PITTSBURGH — and how weird is it that Universal made a film called PITTSBURGH and expected people to like it? — is my least favourite. Wayne plays an absolute louse, the worst character he ever played. He’s like Charles Foster Kane with anthracite. And I’m reminded of what Billy Wilder said about coal mining films — “I don’t leave the theater… elated.”

Also there’s not enough brawling. Does Pennsylvania lack conducive saloons?

A friend told me a story that’s movie punch-up related. His dad was a merchant seaman or something like that. First time at sea. They stopped in an exotic port and hit some seedy dive on shore leave. Somewhere like the Seven Sinners. A fight broke out.

The young not-yet dad immediately knew what to do — he’d seen the right movies. He grabbed a chair and swung it down on somebody’s back. There was a snapping sound, the guy fell to the floor — but the chair remained in his hands, unbroken.

He ran back to the ship and didn’t leave it for the rest of his leave.

The respective directors of these epics are Tay Garnett (kind of replaying HER MAN), Ray Enright, Lewis Seiler.

SEVEN SINNERS stars Lola Lola; the Ringo Kid; Dr. Cyclops; Harry Brock; Bronwyn; Prince Nikita Starloff; Professor Von Schwartzenhoffen; Col. Stok; Commodore Schmidlapp; Charleston; Blake of Scotland Yard; and Jabez Stone.

THE SPOILERS stars Lola Lola; Gil Westrum; the Ringo Kid; Millie Ray; Trader Horn; Bat MacPherson; Pa Bailey; Pa Joad; Tubal; James R. Smoke; Dobosh; and the Frankenstein Monster.

PITTSBURGH stars Lola Lola; Gil Westrum; the Ringo Kid; Doctor Harry Brewster; Prof. Shemp Howard; Captain Edward Teach aka Blackbeard; Pop Gehrig; Pa Bailey; Mr. Manleigh; and Mrs. Laurel.

I’m Looking Through You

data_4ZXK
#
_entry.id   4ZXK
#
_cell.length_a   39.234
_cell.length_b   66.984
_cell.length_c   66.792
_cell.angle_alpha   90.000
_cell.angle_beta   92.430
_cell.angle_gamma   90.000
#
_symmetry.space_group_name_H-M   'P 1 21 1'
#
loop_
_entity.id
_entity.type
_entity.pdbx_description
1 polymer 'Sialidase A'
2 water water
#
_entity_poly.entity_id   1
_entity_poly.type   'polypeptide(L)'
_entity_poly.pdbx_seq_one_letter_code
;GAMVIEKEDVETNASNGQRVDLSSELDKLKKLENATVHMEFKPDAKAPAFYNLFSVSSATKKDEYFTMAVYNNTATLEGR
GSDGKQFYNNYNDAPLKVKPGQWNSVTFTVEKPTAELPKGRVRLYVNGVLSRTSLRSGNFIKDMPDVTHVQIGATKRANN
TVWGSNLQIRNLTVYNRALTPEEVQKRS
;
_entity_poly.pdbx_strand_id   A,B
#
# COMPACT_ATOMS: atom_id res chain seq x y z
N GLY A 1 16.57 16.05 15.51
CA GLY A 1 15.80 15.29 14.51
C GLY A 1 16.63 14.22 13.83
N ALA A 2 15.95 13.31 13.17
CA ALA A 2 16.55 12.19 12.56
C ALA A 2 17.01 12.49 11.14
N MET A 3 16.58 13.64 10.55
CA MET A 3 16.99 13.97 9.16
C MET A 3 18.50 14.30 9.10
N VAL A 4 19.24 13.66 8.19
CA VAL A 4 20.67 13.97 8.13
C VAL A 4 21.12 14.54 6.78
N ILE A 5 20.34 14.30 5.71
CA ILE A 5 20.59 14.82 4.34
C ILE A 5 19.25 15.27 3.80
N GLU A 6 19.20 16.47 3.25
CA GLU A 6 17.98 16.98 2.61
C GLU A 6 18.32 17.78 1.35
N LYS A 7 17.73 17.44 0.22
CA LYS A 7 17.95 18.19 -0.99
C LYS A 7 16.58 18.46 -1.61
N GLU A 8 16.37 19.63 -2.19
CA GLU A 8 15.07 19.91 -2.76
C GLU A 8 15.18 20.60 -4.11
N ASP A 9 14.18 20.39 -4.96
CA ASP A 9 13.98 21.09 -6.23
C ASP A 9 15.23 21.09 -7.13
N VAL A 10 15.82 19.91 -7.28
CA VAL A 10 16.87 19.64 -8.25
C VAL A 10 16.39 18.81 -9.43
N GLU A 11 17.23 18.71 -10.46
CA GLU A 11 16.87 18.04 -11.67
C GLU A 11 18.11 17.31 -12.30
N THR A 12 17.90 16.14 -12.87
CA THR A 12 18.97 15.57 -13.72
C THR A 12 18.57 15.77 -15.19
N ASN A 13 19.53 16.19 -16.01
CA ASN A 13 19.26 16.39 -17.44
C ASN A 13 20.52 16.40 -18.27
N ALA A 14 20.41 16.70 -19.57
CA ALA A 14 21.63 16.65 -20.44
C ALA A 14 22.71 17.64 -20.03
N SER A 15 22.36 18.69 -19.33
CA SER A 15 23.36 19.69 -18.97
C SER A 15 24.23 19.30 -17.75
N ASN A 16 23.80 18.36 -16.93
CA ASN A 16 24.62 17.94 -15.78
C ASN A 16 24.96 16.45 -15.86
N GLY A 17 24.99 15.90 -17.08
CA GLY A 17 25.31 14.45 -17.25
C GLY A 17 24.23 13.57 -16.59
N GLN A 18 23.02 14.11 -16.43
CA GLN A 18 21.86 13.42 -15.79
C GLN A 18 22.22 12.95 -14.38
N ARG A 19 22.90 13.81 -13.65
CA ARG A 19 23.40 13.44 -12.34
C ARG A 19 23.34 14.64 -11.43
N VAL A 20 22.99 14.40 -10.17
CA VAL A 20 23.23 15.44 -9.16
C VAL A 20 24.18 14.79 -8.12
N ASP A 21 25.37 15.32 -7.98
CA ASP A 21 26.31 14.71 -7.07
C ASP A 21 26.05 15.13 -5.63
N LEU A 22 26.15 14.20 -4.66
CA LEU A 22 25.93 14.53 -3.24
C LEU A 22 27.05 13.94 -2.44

Posted in FILM with tags , , , , , , on July 24, 2010 by dcairns

THE INVISIBLE WOMAN (1940), was a lot more fun than we were expecting! Fiona was particularly taken with the film’s female empowerment stance, which has zesty Goldwyn Girl Virginia Bruce avenging herself on a nasty boss (above) and defeating a whole mob of gangsters single-handed before the hero even arrives on the scene. The gang includes Shemp Howard and is led by Oscar Homolka, a mob boss afflicted with crying jags sixty years before Tony Soprano…

“That’s a lot of money for a dame without a head.”

The fact that VB achieves all this empowerment by taking her clothes off gives the whole rigmarole a modern, post-feminist (ie, mixed up and self-contradictory) feeling, as well as a sexy one. Chris Schneider informs me that an invisible shower scene was considered too racy at the time (Ginnie’s outline picked out by the water spray, presumably) but the film still ends with the hero embracing a naked lady, using the art of mime. (Actually it finally ends in epilogue form with the couple’s adorable baby vanishing while the mad prof declares, “Hereditary!”) The have-your-empowerment-and-eat-it message is so contemporary that a modern remake actually seems like a passable idea.

The mad prof is John Barrymore, whom one should feel sorry for, except he seems to be having the time of his life: he’s over the top even by the standards of the hokum surrounding him.

WAY down the cast list is a speechless Maria Montez, the inaudible in pursuit of the invisible, and the guy being kicked up the arse is Charles Lane. Regular Shadowplayer Chris Schneider suggests I turn to David Ehrenstein for elucidation on the subject of that esteemed performer…